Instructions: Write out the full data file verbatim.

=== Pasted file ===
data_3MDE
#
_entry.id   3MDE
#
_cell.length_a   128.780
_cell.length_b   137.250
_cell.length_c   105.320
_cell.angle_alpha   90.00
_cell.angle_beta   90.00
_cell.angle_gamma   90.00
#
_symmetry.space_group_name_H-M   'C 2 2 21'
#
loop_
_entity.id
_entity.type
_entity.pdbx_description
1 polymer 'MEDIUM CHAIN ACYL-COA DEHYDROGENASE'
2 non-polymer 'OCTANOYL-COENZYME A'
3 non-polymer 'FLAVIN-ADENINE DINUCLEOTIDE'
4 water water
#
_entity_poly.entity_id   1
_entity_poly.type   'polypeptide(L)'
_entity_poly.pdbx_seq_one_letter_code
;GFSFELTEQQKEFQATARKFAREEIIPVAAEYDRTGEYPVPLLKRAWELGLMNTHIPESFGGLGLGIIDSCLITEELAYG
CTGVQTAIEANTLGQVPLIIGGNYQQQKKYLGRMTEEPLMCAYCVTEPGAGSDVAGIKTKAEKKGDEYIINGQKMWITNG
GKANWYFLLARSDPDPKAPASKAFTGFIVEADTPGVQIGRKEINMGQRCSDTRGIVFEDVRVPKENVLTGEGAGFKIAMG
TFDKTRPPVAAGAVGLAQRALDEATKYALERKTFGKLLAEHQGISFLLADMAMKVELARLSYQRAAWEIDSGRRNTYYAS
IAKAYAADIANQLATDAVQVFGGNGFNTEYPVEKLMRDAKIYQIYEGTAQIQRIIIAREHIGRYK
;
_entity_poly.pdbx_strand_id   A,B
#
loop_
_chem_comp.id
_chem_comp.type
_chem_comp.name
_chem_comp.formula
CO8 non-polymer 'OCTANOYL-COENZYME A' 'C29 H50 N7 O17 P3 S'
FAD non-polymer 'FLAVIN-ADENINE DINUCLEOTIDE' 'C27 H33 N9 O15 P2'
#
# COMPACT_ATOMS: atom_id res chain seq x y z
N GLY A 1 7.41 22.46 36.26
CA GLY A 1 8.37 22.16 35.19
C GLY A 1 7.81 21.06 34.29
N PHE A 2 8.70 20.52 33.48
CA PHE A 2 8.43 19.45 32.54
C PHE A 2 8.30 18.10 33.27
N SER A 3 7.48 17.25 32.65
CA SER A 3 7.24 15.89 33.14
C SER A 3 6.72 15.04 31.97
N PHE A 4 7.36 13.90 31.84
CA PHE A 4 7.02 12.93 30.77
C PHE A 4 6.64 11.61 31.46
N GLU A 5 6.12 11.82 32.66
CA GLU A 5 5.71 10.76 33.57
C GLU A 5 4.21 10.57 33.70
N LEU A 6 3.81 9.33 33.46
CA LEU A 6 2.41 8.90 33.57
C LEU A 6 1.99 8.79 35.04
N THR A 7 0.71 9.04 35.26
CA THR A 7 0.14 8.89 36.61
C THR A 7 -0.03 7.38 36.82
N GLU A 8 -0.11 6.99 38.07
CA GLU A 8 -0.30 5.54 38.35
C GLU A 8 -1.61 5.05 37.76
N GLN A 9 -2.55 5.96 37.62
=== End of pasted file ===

data_3MDE
#
_entry.id   3MDE
#
_cell.length_a   128.780
_cell.length_b   137.250
_cell.length_c   105.320
_cell.angle_alpha   90.00
_cell.angle_beta   90.00
_cell.angle_gamma   90.00
#
_symmetry.space_group_name_H-M   'C 2 2 21'
#
loop_
_entity.id
_entity.type
_entity.pdbx_description
1 polymer 'MEDIUM CHAIN ACYL-COA DEHYDROGENASE'
2 non-polymer 'OCTANOYL-COENZYME A'
3 non-polymer 'FLAVIN-ADENINE DINUCLEOTIDE'
4 water water
#
_entity_poly.entity_id   1
_entity_poly.type   'polypeptide(L)'
_entity_poly.pdbx_seq_one_letter_code
;GFSFELTEQQKEFQATARKFAREEIIPVAAEYDRTGEYPVPLLKRAWELGLMNTHIPESFGGLGLGIIDSCLITEELAYG
CTGVQTAIEANTLGQVPLIIGGNYQQQKKYLGRMTEEPLMCAYCVTEPGAGSDVAGIKTKAEKKGDEYIINGQKMWITNG
GKANWYFLLARSDPDPKAPASKAFTGFIVEADTPGVQIGRKEINMGQRCSDTRGIVFEDVRVPKENVLTGEGAGFKIAMG
TFDKTRPPVAAGAVGLAQRALDEATKYALERKTFGKLLAEHQGISFLLADMAMKVELARLSYQRAAWEIDSGRRNTYYAS
IAKAYAADIANQLATDAVQVFGGNGFNTEYPVEKLMRDAKIYQIYEGTAQIQRIIIAREHIGRYK
;
_entity_poly.pdbx_strand_id   A,B
#
loop_
_chem_comp.id
_chem_comp.type
_chem_comp.name
_chem_comp.formula
CO8 non-polymer 'OCTANOYL-COENZYME A' 'C29 H50 N7 O17 P3 S'
FAD non-polymer 'FLAVIN-ADENINE DINUCLEOTIDE' 'C27 H33 N9 O15 P2'
#
# COMPACT_ATOMS: atom_id res chain seq x y z
N GLY A 1 7.41 22.46 36.26
CA GLY A 1 8.37 22.16 35.19
C GLY A 1 7.81 21.06 34.29
N PHE A 2 8.70 20.52 33.48
CA PHE A 2 8.43 19.45 32.54
C PHE A 2 8.30 18.10 33.27
N SER A 3 7.48 17.25 32.65
CA SER A 3 7.24 15.89 33.14
C SER A 3 6.72 15.04 31.97
N PHE A 4 7.36 13.90 31.84
CA PHE A 4 7.02 12.93 30.77
C PHE A 4 6.64 11.61 31.46
N GLU A 5 6.12 11.82 32.66
CA GLU A 5 5.71 10.76 33.57
C GLU A 5 4.21 10.57 33.70
N LEU A 6 3.81 9.33 33.46
CA LEU A 6 2.41 8.90 33.57
C LEU A 6 1.99 8.79 35.04
N THR A 7 0.71 9.04 35.26
CA THR A 7 0.14 8.89 36.61
C THR A 7 -0.03 7.38 36.82
N GLU A 8 -0.11 6.99 38.07
CA GLU A 8 -0.30 5.54 38.35
C GLU A 8 -1.61 5.05 37.76
N GLN A 9 -2.55 5.96 37.62